"So, yes, you would be okay if you claimed the prize in Jan or Feb and paid taxes for next year and the Dec drawing would have no bearing on it."

        On my ticket where it says I have up to 180 days to claim the winnings and not 60 days. Is there even smaller print that I can't see saying I might be subject to IRS penalties if I wait that long? 

        Do lotteries fill out W-2G forms and send copies to the IRS in December with "player to be named later"?

        If "those in the know" say in which tax year depends on when the ticket is validated, I'll agree.

        "How could a player be entitled to or get payment before validating the ticket?"

        How could you be entitled to your pay before cashing your paycheck?

        For online games they know exactly when the ticket was sold, and the instant the drawing makes it a winner you're entiltled to your winnings, subject to the time it takes the lottery to go through their procedures and cut the check. Just because you don't present the ticket doesn't mean you couldn't, just as waiting to cash your paycheck doesn't change when you earned it. Subject to collecting the funds from other states, lottery jackpots are set apart for the winner once the lottery knows there is a winner, even though they don't know who the winner is, just as your employer sets money apart when they write your paycheck. To the IRS that's constructive receipt. How long you want to wait is your concern, not theirs.

        "However, if not later than 60 daysafterthe winner becomes entitled to the prize, the winner chooses the optionof a lump sum or an annuity payable over at least 10 years, the paymentof winnings is considered made when actually paid."

        It can't get any clearer than "if not later than 60 days after the winner becomes entitled." Ohio can give you as long as they like to make the choice. The IRS gives you 60 days from the drawing, because that's when you become entitled to the prize.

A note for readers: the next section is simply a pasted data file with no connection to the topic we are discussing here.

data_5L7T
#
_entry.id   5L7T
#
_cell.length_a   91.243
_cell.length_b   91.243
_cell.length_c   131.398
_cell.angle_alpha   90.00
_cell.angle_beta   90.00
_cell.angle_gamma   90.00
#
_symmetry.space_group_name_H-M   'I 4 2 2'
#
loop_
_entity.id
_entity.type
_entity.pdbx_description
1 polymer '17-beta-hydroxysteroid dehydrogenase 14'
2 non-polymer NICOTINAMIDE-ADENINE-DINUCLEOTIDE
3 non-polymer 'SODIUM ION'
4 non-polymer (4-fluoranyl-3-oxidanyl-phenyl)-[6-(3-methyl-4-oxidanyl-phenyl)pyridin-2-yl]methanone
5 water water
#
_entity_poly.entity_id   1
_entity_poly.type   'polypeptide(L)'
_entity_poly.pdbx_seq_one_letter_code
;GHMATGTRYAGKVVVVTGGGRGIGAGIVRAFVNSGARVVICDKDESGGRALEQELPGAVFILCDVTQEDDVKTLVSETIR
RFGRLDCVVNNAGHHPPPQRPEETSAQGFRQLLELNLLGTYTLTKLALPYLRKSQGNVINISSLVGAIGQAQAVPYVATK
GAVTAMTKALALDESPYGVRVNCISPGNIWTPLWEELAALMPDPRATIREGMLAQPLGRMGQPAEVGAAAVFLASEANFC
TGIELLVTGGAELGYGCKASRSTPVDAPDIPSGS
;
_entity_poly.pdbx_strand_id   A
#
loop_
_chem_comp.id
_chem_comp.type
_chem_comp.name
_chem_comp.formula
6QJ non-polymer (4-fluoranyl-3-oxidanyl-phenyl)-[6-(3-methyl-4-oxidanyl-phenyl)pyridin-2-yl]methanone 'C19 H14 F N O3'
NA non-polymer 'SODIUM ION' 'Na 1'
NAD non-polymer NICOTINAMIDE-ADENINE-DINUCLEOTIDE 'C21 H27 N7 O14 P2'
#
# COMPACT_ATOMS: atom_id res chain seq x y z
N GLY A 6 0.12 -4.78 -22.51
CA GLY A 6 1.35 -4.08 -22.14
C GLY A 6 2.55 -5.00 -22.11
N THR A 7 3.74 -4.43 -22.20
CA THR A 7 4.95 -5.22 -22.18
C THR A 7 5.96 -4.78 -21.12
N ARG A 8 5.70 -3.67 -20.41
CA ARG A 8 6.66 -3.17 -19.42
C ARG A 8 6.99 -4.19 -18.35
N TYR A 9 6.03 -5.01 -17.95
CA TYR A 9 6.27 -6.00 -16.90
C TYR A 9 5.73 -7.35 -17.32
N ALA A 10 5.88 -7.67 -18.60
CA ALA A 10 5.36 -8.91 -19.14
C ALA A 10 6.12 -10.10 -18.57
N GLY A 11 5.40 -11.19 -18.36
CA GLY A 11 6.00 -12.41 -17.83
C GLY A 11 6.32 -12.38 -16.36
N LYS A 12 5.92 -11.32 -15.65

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          Kentucky
          United States
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          February 14, 2006
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          Posted: August 15, 2008, 2:33 am - IP Logged

          "How could a player be entitled to or get payment before validating the ticket?"

          How could you be entitled to your pay before cashing your paycheck?

          For online games they know exactly when the ticket was sold, and the instant the drawing makes it a winner you're entiltled to your winnings, subject to the time it takes the lottery to go through their procedures and cut the check. Just because you don't present the ticket doesn't mean you couldn't, just as waiting to cash your paycheck doesn't change when you earned it. Subject to collecting the funds from other states, lottery jackpots are set apart for the winner once the lottery knows there is a winner, even though they don't know who the winner is, just as your employer sets money apart when they write your paycheck. To the IRS that's constructive receipt. How long you want to wait is your concern, not theirs.

          "However, if not later than 60 daysafterthe winner becomes entitled to the prize, the winner chooses the optionof a lump sum or an annuity payable over at least 10 years, the paymentof winnings is considered made when actually paid."

          It can't get any clearer than "if not later than 60 days after the winner becomes entitled." Ohio can give you as long as they like to make the choice. The IRS gives you 60 days from the drawing, because that's when you become entitled to the prize.

          "How could you be entitled to your pay before cashing your paycheck?"

          Paychecks dated after December 31 are considered as income for the next year even though some of it was earned the year before. The question here is when does a lottery prize become income for a tax year.